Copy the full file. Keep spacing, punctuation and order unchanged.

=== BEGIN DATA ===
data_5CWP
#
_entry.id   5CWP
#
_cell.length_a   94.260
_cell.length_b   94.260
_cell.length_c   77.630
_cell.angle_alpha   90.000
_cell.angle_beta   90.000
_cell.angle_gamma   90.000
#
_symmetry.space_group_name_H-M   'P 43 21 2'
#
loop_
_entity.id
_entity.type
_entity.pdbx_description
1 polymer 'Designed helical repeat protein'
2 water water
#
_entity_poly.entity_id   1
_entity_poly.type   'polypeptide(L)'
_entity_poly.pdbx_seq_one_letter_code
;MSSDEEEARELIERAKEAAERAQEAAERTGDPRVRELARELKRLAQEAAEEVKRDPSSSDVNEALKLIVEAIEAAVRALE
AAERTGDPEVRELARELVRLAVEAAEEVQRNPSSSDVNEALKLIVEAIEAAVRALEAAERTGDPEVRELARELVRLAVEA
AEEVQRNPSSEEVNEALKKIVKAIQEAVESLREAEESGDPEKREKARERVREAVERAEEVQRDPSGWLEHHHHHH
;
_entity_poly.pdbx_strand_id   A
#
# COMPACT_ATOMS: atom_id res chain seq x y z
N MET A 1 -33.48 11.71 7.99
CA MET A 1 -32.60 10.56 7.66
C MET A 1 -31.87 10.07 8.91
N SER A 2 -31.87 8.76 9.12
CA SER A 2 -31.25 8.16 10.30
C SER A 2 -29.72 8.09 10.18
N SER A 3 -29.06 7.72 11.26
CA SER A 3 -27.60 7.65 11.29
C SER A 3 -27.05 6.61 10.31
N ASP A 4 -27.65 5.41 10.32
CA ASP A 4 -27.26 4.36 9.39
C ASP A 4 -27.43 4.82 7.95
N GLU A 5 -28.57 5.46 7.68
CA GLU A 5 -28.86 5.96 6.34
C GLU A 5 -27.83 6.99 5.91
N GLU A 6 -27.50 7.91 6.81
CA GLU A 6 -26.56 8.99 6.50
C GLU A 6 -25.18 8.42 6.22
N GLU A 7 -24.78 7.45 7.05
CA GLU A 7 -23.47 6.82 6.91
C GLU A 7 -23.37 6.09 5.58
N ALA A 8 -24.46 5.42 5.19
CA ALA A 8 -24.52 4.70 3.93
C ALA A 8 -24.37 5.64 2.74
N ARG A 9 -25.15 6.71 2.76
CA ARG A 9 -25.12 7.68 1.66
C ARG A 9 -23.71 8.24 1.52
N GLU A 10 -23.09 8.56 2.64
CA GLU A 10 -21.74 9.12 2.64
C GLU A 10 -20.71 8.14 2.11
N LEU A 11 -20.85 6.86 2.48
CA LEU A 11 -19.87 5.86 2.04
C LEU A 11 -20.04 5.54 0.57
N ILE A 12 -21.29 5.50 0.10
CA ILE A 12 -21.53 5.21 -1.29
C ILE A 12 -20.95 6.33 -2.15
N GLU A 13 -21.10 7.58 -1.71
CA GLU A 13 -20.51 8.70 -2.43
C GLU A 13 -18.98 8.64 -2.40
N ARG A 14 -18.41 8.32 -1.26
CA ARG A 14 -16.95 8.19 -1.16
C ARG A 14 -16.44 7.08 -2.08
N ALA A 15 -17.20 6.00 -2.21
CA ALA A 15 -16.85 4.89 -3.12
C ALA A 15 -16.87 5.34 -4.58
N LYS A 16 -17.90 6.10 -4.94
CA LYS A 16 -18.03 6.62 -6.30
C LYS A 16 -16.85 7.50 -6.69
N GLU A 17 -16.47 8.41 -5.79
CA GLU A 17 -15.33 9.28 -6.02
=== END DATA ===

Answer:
data_5CWP
#
_entry.id   5CWP
#
_cell.length_a   94.260
_cell.length_b   94.260
_cell.length_c   77.630
_cell.angle_alpha   90.000
_cell.angle_beta   90.000
_cell.angle_gamma   90.000
#
_symmetry.space_group_name_H-M   'P 43 21 2'
#
loop_
_entity.id
_entity.type
_entity.pdbx_description
1 polymer 'Designed helical repeat protein'
2 water water
#
_entity_poly.entity_id   1
_entity_poly.type   'polypeptide(L)'
_entity_poly.pdbx_seq_one_letter_code
;MSSDEEEARELIERAKEAAERAQEAAERTGDPRVRELARELKRLAQEAAEEVKRDPSSSDVNEALKLIVEAIEAAVRALE
AAERTGDPEVRELARELVRLAVEAAEEVQRNPSSSDVNEALKLIVEAIEAAVRALEAAERTGDPEVRELARELVRLAVEA
AEEVQRNPSSEEVNEALKKIVKAIQEAVESLREAEESGDPEKREKARERVREAVERAEEVQRDPSGWLEHHHHHH
;
_entity_poly.pdbx_strand_id   A
#
# COMPACT_ATOMS: atom_id res chain seq x y z
N MET A 1 -33.48 11.71 7.99
CA MET A 1 -32.60 10.56 7.66
C MET A 1 -31.87 10.07 8.91
N SER A 2 -31.87 8.76 9.12
CA SER A 2 -31.25 8.16 10.30
C SER A 2 -29.72 8.09 10.18
N SER A 3 -29.06 7.72 11.26
CA SER A 3 -27.60 7.65 11.29
C SER A 3 -27.05 6.61 10.31
N ASP A 4 -27.65 5.41 10.32
CA ASP A 4 -27.26 4.36 9.39
C ASP A 4 -27.43 4.82 7.95
N GLU A 5 -28.57 5.46 7.68
CA GLU A 5 -28.86 5.96 6.34
C GLU A 5 -27.83 6.99 5.91
N GLU A 6 -27.50 7.91 6.81
CA GLU A 6 -26.56 8.99 6.50
C GLU A 6 -25.18 8.42 6.22
N GLU A 7 -24.78 7.45 7.05
CA GLU A 7 -23.47 6.82 6.91
C GLU A 7 -23.37 6.09 5.58
N ALA A 8 -24.46 5.42 5.19
CA ALA A 8 -24.52 4.70 3.93
C ALA A 8 -24.37 5.64 2.74
N ARG A 9 -25.15 6.71 2.76
CA ARG A 9 -25.12 7.68 1.66
C ARG A 9 -23.71 8.24 1.52
N GLU A 10 -23.09 8.56 2.64
CA GLU A 10 -21.74 9.12 2.64
C GLU A 10 -20.71 8.14 2.11
N LEU A 11 -20.85 6.86 2.48
CA LEU A 11 -19.87 5.86 2.04
C LEU A 11 -20.04 5.54 0.57
N ILE A 12 -21.29 5.50 0.10
CA ILE A 12 -21.53 5.21 -1.29
C ILE A 12 -20.95 6.33 -2.15
N GLU A 13 -21.10 7.58 -1.71
CA GLU A 13 -20.51 8.70 -2.43
C GLU A 13 -18.98 8.64 -2.40
N ARG A 14 -18.41 8.32 -1.26
CA ARG A 14 -16.95 8.19 -1.16
C ARG A 14 -16.44 7.08 -2.08
N ALA A 15 -17.20 6.00 -2.21
CA ALA A 15 -16.85 4.89 -3.12
C ALA A 15 -16.87 5.34 -4.58
N LYS A 16 -17.90 6.10 -4.94
CA LYS A 16 -18.03 6.62 -6.30
C LYS A 16 -16.85 7.50 -6.69
N GLU A 17 -16.47 8.41 -5.79
CA GLU A 17 -15.33 9.28 -6.02